90. 90. GRE Tunneling  Generic Routing Encapsulation (GRE) may be used as tunnelling mechanism across R4 or R6.  Allows for tunnelling of IP packets, Ethernet frames or WiMAX specific payload  DSCP in the Encapsulation IP Header specifies the QoS Class. Note that it MAY differ from the DSCP in the Encapsulated Payload.  Source and Destination IP Addresses specify the tunnel end points.  The meaning of the GRE Key value is defined by the node that allocates the Key value. GRE Key can indicate one of the following: Specific connection, in case classification is done by ASN-GW or Specific MS, in case classification is done by BS  The Sequence Number may be used for synchronization of Data Delivery during HO.
  91. 91. Network Discovery and Selection  In the general case, it is assumed that MS operates in an environment in which multiple access networks are available and multiple service providers are offering services over those networks. Mobile WiMAX specifies a process for network discovery and selection  NAP discovery  MS detects available NAPs in a wireless coverage area based on information broadcasted by BS (Operator ID). Operator ID is assigned by IEEE  NSP discovery  MS discovers available NSPs associated with the discovered NAPs based on information either broadcasted by the BS using System Identity Information message (SII-ADV) or unicasted to the MS (SBC-RSP). NSP ID is assigned by IEEE  NSP enumeration and selection  MS selects preferred NSP based on dynamic information obtain through the air interface and configuration information. Selection may be automatic or manual.  ASN attachment  MS indicates its NSP selection by attaching to an ASN associated with the selected NSP, and by providing its identity and home NSP domain in the form of NAI  The ASN uses the realm portion of the NAI to determine the next AAA hop to where the MS’s AAA packets should be routed.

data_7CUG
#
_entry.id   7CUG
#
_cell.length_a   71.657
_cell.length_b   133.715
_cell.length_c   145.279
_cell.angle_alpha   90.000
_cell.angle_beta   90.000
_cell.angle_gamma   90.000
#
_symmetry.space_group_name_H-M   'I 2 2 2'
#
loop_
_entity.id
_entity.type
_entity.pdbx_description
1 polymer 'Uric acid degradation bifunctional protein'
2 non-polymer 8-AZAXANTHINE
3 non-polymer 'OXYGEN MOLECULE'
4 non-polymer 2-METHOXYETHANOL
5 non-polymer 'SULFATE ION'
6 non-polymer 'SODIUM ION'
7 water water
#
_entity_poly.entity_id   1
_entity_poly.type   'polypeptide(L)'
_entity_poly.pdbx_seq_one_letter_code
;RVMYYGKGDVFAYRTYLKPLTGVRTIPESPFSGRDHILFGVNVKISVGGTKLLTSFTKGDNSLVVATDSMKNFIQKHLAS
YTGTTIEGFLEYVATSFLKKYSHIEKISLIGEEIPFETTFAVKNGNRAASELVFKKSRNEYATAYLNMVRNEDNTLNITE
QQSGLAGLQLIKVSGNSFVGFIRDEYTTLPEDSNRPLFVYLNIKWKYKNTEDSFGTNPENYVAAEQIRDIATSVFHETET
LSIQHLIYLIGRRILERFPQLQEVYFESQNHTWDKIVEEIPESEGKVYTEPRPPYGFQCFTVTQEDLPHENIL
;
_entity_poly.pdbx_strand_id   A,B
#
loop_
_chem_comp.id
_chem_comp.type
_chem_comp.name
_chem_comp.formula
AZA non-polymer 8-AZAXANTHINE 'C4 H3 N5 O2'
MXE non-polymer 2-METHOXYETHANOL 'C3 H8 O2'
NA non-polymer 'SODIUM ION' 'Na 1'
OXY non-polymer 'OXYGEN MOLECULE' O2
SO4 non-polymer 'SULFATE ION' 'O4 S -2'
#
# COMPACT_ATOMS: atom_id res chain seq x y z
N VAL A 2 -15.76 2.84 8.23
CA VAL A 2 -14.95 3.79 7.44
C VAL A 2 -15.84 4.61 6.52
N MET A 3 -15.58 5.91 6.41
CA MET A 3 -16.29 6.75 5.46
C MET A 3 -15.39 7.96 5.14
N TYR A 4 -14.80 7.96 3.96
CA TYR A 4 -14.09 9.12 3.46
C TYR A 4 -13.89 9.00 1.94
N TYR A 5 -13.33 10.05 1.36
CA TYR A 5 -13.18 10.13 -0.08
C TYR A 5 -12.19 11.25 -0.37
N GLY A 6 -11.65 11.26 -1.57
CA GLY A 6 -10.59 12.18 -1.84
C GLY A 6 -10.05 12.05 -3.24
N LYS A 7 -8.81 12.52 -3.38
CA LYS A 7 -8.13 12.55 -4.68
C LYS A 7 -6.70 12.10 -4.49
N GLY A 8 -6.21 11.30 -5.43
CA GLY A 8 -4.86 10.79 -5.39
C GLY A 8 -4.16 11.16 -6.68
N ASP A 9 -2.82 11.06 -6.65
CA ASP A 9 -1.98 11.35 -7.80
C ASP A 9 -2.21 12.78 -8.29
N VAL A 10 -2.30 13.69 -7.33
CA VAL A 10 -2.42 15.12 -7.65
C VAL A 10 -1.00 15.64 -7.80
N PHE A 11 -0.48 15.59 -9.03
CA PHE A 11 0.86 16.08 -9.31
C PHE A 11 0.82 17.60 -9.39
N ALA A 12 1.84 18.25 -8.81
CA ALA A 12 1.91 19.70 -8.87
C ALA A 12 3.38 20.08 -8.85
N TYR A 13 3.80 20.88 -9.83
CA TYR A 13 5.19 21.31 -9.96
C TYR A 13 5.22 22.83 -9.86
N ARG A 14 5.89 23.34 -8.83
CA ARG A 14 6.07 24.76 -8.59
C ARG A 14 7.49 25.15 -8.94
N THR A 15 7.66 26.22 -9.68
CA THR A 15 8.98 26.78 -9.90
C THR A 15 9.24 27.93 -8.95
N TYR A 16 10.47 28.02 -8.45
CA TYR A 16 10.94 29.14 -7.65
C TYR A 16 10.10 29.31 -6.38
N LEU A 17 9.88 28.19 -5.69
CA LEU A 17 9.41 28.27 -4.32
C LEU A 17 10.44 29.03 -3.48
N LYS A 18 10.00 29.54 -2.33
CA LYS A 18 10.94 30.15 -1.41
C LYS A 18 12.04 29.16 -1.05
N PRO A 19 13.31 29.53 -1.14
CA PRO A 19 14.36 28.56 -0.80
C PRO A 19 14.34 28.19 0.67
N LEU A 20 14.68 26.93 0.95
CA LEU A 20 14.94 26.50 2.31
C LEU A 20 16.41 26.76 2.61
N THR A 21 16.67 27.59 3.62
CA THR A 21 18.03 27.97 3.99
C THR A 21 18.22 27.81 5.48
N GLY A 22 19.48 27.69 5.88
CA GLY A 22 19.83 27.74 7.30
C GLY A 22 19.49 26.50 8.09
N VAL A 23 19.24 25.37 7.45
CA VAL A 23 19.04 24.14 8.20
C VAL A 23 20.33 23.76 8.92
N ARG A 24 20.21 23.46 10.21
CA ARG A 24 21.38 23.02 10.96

92. 92. IP Address Assignment (1)  Network Architecture supports either Mobile IP or Simple IP  Mobile IP requires Home Agent  Simple IP reduces scope of network and does not support mobility  Mobile IP is used to provide CSN Anchored Mobility  CSN Anchored Mobility Management or Macro mobility is when the MS changes to a new anchor Foreign Agent  Mobile IP allows an MS to communicate with other nodes after changing its point of attachment to the network For example, handover between BS on separate ASN-GW, or inter-technology handover  Mobile IP is achieved by allocating an MS both a Home Address (HoA) and a Care-of Address (CoA)  Two forms of Mobile IP are defined; Proxy Mobile IP (PMIP) and Client Mobile IP (CMIP)  CMIP is required to enable Inter-technology handover